cover illustration for Frankenstein (Mary Wollstonecraft Shelley). Cardano edition

publishing my own version of Frankenstein on Cardano

I’m extraordinarily pleased to say I’ve learned the trick to making the HTML NFTs display with all CSS styling intact in

This has been a thorn in my side since I started doing this, and the answer was under my nose the whole time. It took a conversation with @ThisCrazyLife to figure out the issue, and he’s earned a lifetime subscription to dark mode press’s future classic lineup for this service.

His yellow skin scarcely covered the work of muscles and arteries beneath; his hair was of a lustrous black, and flowing; his teeth of a pearly whiteness; but these luxuriances only formed a more horrid contrast with his watery eyes, that seemed almost of the same colour as the dun-white sockets in which they were set, his shrivelled complexion and straight black lips.

Frankenstein; or, the Modern Prometheus

Mary Wollstonecraft Shelley

dark mode press is the name I gave to my publishing project, because I don’t intend just to publish my own work. I want to publish lots of peoples’ work. Especially if they are women, people of color, from the LGBTQ+ community, indigenous folks, or people with mental health challenges.

People whose voices are too often drowned out by voices of entitlement and privilege.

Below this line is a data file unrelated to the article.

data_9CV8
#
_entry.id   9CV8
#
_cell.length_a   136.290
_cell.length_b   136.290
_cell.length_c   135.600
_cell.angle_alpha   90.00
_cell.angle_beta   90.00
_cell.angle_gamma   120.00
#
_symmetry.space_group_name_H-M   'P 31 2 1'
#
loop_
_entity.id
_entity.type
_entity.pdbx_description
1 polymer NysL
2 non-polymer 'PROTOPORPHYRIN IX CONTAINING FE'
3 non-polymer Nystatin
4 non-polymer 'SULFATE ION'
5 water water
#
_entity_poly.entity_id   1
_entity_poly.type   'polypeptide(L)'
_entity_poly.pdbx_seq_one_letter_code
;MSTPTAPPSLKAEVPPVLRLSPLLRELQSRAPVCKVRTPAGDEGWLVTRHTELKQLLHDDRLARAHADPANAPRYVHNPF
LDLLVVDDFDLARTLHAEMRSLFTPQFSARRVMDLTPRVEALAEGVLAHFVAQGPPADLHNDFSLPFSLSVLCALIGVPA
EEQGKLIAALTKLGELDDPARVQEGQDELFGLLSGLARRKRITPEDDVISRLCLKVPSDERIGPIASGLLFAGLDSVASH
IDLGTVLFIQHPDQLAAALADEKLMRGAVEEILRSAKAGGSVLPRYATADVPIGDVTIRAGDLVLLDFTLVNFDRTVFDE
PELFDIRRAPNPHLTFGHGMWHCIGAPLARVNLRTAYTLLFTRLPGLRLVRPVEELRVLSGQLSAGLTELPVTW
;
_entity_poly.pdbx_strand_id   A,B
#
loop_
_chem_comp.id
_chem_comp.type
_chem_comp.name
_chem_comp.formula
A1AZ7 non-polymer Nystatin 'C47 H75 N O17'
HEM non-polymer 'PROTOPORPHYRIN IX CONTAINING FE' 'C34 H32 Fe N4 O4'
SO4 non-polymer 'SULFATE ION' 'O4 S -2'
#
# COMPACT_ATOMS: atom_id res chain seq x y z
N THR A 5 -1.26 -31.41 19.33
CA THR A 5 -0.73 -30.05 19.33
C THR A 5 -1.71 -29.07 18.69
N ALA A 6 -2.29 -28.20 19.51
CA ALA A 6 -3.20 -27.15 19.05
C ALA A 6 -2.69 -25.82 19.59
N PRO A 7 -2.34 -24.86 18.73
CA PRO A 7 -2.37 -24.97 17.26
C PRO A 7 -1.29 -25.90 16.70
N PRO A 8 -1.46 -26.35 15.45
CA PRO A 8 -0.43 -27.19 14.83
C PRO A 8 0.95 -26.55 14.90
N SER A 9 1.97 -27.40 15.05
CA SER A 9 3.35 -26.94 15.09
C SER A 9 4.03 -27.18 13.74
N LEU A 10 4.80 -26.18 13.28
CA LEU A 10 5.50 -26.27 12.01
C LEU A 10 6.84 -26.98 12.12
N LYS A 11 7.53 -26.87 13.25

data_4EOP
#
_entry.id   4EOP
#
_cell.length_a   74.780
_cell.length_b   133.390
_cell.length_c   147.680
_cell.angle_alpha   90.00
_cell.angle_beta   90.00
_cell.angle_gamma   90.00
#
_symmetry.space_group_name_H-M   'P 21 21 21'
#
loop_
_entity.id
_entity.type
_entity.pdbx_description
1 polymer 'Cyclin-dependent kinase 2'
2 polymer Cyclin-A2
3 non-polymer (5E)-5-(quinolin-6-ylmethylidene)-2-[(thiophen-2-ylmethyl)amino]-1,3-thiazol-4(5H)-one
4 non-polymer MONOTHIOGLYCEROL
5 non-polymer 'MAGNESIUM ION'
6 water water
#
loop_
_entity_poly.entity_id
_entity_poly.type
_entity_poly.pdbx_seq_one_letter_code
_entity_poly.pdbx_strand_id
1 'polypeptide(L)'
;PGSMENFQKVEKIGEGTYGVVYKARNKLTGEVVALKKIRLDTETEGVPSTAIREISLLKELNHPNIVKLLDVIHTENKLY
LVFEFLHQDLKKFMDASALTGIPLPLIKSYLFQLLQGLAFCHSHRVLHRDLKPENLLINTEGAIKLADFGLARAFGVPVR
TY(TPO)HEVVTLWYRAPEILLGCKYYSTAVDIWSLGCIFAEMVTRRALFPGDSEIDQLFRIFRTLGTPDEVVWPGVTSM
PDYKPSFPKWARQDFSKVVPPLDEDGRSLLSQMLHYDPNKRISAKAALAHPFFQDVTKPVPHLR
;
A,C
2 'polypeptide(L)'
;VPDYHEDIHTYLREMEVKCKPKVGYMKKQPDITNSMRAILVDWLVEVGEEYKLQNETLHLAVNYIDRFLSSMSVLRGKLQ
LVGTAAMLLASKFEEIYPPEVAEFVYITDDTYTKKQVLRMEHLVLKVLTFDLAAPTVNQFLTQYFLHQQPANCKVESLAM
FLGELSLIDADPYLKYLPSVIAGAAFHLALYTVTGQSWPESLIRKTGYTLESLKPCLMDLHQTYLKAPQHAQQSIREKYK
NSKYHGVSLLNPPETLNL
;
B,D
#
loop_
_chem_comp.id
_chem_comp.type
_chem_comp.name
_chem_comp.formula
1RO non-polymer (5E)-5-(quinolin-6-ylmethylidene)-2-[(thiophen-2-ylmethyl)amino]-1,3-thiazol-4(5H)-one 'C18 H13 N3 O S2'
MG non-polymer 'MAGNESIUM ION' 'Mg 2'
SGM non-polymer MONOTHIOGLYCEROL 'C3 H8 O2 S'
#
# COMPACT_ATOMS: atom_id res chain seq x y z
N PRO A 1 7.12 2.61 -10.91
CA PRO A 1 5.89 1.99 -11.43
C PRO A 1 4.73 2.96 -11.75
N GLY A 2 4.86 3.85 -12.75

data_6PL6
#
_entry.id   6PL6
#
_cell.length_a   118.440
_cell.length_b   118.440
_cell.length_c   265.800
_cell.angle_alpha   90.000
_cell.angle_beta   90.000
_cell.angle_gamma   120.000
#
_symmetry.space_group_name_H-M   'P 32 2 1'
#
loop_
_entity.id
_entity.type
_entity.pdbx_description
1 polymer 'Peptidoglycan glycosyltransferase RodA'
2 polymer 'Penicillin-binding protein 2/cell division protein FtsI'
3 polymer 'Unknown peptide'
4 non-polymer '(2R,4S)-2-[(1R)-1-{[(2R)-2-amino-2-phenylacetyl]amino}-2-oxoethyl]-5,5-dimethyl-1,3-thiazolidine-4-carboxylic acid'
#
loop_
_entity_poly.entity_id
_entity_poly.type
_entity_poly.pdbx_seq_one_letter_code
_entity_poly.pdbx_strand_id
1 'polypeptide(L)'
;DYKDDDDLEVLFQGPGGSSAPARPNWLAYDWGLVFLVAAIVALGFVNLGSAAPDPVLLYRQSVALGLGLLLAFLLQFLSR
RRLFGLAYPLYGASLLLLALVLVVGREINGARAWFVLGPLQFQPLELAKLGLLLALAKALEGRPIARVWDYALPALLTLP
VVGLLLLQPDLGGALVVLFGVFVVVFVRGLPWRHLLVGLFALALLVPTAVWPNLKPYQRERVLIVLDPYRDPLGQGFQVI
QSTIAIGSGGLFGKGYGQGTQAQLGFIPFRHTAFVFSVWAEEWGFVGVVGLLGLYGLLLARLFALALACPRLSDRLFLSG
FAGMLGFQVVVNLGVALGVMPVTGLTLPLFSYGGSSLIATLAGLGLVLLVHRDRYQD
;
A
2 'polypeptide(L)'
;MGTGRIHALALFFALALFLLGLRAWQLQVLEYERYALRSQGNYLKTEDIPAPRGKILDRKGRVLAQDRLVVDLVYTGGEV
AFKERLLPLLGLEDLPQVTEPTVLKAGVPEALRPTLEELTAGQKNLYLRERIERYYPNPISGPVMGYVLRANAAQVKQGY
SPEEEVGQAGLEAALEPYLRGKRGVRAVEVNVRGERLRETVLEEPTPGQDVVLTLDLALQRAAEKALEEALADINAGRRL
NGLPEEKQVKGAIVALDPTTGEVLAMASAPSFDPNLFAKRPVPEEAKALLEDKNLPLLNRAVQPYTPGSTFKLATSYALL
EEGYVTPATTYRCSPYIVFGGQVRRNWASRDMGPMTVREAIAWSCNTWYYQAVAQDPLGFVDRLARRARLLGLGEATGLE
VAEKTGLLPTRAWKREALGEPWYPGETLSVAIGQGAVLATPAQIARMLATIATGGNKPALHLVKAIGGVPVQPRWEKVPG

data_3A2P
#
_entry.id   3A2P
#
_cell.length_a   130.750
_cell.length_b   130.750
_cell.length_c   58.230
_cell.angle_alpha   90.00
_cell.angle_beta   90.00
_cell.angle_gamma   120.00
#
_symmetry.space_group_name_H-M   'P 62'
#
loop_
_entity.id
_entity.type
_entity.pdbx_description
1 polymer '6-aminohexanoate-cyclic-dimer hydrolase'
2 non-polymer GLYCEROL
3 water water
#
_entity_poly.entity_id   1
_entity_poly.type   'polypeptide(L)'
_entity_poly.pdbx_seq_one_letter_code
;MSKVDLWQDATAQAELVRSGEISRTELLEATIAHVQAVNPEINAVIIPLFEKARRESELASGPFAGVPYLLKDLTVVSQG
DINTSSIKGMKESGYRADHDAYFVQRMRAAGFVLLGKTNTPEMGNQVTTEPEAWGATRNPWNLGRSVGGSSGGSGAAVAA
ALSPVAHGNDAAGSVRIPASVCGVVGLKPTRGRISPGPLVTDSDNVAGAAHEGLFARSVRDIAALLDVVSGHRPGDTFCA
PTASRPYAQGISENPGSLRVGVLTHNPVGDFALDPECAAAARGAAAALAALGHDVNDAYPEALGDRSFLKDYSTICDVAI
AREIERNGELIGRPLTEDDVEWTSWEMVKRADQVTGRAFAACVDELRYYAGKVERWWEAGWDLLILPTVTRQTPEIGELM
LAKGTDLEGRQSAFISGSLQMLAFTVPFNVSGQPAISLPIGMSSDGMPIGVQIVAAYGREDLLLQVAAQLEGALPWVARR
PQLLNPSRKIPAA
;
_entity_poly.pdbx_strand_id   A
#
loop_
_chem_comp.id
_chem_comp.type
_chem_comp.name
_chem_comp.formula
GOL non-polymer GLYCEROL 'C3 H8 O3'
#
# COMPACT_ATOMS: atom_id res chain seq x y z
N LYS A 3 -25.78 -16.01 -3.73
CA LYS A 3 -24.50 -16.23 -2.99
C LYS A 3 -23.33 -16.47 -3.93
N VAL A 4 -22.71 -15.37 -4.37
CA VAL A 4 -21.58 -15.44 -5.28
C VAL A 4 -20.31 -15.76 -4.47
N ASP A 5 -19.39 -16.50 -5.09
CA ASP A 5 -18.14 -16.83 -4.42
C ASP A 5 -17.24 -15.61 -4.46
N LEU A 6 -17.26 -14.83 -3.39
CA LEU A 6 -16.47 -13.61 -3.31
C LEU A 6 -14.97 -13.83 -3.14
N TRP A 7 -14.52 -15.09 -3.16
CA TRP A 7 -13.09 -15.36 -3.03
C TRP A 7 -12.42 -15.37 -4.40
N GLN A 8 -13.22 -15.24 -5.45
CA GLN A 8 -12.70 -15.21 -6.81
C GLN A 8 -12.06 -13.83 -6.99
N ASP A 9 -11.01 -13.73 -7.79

I don’t have anyone from any of those communities to work with yet, but there is lots of badass public domain literature out there, and the Alexandria Project library needs books.

First up: Frankenstein; or, the Modern Prometheus by Cardano’s matriarch, Mary Wollstonecraft Shelley.

If you’re not yet a Cardano person, you may not know yet that Cardano’s roadmap eras are named after super old-school influencers like Lord Byron and Voltaire. The Shelley era, named after Mary Shelley, established Cardano as a fully decentralized blockchain network.

This work is in the public domain. So I can do anything I want with it, up to and including rewriting it as a dystopian robot-themed musical with a score by Angelo Badalamenti. But instead I’ll keep it as is. With one exception.

These paragraphs are long as f*ck, and that’s terrible for online reading. Light from a screen is bad for your eyes as it is., and walls of text are bad UX.

I have to break up the long paragraphs. And I have to be careful about how I do it.

Reformatting something written by the queen of science fiction is not an undertaking I take lightly. But it’s not like I can email her or DM her on Twitter. Some breaks are easy to find. But for others I have to look for a shift in ideas.

Also, I’m aware that I’m changing the cadence of the narrative. And that, by making sentences that were buried in the middle of a huge paragraph the first sentence in a new paragraph, I’m changing the emphasis on certain ideas. So I’m editing as respectfully and thoughtfully as possible.

And that’s what I’ve been doing this weekend — editing Frankenstein for online reading so I can make an HTML book out of it and mint it as an FT for the library. And making the cover art.

More literature coming soon to Cardano’s bookshelf.

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